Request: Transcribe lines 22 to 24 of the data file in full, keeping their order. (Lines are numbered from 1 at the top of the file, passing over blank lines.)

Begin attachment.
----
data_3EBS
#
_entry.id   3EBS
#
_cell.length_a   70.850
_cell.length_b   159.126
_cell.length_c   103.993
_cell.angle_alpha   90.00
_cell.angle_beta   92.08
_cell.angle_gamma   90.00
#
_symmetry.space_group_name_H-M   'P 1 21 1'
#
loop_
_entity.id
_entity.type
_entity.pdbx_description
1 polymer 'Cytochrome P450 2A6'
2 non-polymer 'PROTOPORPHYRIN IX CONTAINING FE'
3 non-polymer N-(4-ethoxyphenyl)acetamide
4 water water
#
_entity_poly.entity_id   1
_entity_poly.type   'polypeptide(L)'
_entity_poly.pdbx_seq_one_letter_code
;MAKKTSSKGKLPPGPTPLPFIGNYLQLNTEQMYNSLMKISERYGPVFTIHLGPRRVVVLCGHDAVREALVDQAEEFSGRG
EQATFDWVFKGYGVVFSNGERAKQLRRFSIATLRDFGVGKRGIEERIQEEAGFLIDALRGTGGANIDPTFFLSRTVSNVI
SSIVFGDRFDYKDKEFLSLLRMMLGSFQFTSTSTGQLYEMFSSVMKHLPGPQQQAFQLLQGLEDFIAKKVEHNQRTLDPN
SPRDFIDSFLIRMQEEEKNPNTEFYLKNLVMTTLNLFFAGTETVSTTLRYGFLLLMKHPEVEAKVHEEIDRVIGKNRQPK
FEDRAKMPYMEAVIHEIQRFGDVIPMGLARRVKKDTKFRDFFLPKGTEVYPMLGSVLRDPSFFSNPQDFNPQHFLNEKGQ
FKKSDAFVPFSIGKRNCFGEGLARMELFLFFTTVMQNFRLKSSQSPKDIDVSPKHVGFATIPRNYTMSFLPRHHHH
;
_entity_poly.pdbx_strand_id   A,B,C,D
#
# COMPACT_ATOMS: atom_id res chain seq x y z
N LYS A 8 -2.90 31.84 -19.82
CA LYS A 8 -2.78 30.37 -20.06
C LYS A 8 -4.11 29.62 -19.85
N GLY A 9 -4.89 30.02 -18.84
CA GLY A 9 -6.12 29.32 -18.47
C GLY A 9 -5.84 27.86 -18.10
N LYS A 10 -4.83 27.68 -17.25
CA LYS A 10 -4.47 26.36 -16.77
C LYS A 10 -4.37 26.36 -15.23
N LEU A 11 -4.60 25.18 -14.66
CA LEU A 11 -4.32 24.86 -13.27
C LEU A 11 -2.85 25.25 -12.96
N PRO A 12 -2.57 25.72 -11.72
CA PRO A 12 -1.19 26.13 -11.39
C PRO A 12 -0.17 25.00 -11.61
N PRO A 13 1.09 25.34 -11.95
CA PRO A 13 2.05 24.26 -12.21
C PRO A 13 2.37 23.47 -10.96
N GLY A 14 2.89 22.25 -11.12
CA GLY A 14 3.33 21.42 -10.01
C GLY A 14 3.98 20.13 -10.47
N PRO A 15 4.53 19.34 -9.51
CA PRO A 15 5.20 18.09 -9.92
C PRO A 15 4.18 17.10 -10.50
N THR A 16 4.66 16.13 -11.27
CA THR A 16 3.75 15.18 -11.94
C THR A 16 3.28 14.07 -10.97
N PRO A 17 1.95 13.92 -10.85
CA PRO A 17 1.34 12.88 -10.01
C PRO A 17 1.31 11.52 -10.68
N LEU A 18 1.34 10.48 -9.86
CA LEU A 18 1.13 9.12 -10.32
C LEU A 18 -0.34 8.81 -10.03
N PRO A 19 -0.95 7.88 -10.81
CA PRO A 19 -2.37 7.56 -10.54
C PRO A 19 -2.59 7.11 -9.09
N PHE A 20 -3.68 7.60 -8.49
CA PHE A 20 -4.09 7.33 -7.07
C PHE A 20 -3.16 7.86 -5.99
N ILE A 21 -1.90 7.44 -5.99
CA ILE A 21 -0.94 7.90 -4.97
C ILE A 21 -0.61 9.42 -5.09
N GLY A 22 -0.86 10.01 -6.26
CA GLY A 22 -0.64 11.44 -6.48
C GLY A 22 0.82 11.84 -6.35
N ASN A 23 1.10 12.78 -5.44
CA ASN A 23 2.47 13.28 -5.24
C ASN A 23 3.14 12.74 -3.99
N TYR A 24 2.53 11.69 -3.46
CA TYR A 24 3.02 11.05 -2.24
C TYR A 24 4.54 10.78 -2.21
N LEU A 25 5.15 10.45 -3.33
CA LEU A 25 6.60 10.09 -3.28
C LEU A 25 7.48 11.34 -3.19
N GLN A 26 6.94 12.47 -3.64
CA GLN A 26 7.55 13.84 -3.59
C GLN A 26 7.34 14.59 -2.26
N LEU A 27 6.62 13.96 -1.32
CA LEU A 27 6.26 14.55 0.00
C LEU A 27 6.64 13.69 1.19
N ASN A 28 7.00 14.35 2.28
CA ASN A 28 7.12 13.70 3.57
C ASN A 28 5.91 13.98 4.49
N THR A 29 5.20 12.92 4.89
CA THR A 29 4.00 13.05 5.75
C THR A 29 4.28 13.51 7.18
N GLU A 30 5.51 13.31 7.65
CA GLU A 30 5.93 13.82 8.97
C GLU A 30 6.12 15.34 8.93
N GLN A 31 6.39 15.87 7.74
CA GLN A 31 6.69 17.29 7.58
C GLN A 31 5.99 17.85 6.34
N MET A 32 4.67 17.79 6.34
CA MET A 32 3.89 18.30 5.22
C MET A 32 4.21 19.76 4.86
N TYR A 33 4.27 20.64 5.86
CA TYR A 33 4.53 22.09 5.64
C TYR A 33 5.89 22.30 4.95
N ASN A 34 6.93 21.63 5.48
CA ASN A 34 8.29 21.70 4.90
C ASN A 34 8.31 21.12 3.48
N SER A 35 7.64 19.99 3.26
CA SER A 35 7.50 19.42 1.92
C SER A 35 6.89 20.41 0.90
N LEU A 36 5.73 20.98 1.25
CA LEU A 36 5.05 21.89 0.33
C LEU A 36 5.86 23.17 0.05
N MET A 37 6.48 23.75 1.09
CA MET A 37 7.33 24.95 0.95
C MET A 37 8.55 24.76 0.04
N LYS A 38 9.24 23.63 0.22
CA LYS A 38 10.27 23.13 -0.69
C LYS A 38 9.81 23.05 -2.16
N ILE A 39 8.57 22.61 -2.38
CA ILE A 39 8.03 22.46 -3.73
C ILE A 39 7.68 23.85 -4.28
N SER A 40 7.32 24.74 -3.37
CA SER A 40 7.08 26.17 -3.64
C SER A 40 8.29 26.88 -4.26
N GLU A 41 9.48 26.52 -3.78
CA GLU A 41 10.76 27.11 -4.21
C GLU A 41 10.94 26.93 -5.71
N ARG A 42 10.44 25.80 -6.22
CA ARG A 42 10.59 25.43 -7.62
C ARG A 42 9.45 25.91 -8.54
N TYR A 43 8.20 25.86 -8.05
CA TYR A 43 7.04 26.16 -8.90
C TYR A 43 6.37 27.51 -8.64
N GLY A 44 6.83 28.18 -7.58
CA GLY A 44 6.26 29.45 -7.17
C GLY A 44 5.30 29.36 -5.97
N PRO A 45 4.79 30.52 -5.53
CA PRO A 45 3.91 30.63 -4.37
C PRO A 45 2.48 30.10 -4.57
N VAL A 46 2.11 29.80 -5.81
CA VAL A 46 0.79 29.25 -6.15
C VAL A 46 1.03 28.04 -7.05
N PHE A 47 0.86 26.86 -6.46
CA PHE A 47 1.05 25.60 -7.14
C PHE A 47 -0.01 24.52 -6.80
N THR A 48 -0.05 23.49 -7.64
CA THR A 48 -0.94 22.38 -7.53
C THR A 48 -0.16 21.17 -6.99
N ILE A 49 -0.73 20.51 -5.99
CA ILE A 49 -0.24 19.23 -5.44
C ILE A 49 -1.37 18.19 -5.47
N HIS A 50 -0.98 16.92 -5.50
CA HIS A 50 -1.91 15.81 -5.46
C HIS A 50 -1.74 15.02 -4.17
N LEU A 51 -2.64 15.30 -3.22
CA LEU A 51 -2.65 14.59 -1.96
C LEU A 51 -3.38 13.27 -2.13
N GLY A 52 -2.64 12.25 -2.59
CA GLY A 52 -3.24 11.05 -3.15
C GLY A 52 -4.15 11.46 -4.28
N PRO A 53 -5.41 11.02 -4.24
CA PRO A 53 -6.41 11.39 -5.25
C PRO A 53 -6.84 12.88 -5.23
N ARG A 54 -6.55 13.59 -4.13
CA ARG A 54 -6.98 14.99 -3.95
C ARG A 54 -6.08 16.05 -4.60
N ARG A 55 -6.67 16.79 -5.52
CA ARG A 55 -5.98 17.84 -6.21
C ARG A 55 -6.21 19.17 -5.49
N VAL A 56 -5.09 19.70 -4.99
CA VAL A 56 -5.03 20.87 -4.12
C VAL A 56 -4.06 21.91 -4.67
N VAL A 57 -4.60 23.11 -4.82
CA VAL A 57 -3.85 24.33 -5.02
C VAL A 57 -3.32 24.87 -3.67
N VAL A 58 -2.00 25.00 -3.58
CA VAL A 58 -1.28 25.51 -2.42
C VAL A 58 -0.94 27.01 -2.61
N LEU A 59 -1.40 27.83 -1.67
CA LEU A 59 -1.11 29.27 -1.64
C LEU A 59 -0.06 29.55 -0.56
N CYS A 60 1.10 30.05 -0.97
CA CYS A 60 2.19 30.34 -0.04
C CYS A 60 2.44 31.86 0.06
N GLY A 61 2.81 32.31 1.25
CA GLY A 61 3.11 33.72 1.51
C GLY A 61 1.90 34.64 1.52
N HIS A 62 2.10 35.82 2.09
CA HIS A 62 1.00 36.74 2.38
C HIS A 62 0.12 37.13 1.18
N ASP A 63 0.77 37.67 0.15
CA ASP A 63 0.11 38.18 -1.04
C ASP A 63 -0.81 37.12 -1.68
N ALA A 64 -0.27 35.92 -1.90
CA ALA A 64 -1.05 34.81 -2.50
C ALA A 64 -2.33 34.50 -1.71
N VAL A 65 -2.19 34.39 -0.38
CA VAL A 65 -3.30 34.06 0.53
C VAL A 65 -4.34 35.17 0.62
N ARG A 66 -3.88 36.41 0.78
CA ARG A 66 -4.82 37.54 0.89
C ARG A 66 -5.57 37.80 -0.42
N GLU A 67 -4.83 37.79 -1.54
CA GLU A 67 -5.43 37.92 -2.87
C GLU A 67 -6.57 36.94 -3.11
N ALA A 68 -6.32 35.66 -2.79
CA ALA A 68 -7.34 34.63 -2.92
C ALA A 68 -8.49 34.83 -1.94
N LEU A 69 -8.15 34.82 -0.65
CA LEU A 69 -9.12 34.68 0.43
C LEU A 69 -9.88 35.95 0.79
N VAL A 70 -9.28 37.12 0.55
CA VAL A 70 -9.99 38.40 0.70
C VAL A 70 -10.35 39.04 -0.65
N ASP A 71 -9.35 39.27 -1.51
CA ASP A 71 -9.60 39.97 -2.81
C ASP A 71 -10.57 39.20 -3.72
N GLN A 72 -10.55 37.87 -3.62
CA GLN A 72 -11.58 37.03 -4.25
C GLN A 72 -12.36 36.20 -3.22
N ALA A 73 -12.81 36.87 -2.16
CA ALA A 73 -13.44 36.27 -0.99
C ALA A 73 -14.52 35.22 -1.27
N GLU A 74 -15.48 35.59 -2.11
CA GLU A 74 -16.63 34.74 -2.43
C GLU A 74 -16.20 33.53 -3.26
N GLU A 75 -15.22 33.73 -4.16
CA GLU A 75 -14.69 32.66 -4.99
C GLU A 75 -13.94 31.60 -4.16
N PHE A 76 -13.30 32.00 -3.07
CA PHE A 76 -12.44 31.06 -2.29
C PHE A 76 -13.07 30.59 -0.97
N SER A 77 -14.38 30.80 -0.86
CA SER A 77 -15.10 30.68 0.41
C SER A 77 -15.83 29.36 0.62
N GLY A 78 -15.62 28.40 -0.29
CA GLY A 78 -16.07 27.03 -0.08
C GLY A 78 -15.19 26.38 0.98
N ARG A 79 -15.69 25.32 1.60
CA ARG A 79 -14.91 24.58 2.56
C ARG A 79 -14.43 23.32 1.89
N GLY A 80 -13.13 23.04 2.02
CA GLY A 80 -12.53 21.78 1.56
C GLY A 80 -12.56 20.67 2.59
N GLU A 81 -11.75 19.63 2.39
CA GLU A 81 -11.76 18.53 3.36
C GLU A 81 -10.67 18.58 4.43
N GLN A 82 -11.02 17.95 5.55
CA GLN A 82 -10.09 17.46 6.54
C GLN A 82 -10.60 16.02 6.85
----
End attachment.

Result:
#
_entity_poly.entity_id   1
_entity_poly.type   'polypeptide(L)'